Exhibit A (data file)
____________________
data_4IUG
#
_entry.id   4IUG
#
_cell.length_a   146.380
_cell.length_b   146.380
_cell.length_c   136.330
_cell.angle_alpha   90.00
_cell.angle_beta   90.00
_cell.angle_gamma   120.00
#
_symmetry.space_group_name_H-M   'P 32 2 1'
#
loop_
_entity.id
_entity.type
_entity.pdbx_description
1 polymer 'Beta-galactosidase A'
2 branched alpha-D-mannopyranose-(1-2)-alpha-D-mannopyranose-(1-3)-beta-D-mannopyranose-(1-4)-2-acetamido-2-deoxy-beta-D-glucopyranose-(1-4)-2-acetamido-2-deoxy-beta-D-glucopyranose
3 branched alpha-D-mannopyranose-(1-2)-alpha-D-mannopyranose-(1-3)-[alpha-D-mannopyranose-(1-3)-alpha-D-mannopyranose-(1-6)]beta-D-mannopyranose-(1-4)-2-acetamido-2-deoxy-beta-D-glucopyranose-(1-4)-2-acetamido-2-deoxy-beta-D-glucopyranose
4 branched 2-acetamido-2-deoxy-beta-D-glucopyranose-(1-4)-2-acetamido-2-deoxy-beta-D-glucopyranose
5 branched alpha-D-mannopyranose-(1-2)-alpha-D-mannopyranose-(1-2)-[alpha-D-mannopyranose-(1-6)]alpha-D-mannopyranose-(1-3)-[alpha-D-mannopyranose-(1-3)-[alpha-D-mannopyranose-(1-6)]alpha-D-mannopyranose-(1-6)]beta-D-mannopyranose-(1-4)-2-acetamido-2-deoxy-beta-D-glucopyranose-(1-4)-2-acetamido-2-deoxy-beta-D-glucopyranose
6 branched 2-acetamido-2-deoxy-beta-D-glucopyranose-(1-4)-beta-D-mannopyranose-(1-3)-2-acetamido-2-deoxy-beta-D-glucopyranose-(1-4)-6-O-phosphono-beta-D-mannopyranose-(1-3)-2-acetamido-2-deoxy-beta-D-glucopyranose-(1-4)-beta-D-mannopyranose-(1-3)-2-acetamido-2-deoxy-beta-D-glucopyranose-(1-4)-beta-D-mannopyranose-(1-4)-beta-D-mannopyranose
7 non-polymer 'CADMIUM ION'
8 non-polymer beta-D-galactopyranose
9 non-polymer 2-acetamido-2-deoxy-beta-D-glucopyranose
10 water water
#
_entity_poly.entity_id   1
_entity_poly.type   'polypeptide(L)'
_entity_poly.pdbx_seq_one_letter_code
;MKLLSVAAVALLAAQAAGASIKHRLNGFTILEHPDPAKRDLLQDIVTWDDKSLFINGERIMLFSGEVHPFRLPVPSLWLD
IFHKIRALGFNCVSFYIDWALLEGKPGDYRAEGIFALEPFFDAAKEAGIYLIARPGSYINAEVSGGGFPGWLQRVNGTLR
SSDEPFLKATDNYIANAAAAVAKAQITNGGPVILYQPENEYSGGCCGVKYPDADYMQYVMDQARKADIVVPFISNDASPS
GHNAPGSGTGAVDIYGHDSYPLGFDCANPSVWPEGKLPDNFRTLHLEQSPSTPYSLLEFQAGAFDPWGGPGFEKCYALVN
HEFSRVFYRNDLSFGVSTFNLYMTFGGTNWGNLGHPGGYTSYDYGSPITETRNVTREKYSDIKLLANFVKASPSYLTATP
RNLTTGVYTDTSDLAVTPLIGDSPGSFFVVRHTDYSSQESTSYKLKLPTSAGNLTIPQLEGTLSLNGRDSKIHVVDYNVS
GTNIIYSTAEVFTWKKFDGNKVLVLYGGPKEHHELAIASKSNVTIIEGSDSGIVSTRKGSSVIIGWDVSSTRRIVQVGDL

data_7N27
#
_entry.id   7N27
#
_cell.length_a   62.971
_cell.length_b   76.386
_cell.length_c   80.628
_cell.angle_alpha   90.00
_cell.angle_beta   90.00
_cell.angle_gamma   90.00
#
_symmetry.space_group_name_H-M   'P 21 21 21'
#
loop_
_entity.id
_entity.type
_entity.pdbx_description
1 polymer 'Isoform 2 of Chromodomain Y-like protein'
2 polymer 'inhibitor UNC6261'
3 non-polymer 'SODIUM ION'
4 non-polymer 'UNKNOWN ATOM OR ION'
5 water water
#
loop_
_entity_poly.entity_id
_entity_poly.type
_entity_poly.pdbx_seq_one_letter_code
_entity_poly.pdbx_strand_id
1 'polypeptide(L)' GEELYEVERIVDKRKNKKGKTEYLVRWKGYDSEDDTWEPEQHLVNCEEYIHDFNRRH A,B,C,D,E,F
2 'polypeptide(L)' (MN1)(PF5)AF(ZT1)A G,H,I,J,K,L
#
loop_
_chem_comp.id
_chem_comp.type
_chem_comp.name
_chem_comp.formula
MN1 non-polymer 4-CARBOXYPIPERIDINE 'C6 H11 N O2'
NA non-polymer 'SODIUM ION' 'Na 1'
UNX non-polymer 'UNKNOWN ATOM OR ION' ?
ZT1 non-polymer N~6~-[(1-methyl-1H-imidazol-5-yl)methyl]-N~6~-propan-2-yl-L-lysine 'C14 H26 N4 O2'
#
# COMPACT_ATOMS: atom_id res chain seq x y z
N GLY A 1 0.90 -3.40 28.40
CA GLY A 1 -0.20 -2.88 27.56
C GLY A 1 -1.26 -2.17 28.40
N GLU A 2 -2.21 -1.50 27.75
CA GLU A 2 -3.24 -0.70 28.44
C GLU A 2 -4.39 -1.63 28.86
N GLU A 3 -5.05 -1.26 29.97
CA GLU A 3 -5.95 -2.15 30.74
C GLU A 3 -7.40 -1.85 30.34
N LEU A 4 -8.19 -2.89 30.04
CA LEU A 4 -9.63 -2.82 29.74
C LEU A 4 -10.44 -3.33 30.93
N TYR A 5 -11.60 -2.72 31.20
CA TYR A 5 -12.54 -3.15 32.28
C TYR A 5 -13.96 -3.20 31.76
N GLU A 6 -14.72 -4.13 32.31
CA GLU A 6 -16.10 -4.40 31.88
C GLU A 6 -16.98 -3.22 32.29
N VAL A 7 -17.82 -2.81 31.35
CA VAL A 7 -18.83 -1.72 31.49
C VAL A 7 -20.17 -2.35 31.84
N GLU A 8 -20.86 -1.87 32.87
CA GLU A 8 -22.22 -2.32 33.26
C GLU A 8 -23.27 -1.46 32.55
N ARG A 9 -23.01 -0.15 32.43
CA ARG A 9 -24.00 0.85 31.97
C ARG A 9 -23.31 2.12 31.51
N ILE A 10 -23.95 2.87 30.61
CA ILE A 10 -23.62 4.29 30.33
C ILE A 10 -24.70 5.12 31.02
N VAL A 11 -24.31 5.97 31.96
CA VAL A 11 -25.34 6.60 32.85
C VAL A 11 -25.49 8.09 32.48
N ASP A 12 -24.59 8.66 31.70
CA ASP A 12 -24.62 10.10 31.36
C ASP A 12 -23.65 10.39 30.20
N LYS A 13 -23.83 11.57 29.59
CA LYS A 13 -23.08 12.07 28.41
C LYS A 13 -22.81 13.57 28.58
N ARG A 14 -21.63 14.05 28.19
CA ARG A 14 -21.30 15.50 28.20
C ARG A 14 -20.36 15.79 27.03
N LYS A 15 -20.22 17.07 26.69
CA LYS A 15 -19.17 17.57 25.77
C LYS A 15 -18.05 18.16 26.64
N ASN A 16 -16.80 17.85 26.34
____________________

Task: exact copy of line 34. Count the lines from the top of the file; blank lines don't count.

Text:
SSDEPFLKATDNYIANAAAAVAKAQITNGGPVILYQPENEYSGGCCGVKYPDADYMQYVMDQARKADIVVPFISNDASPS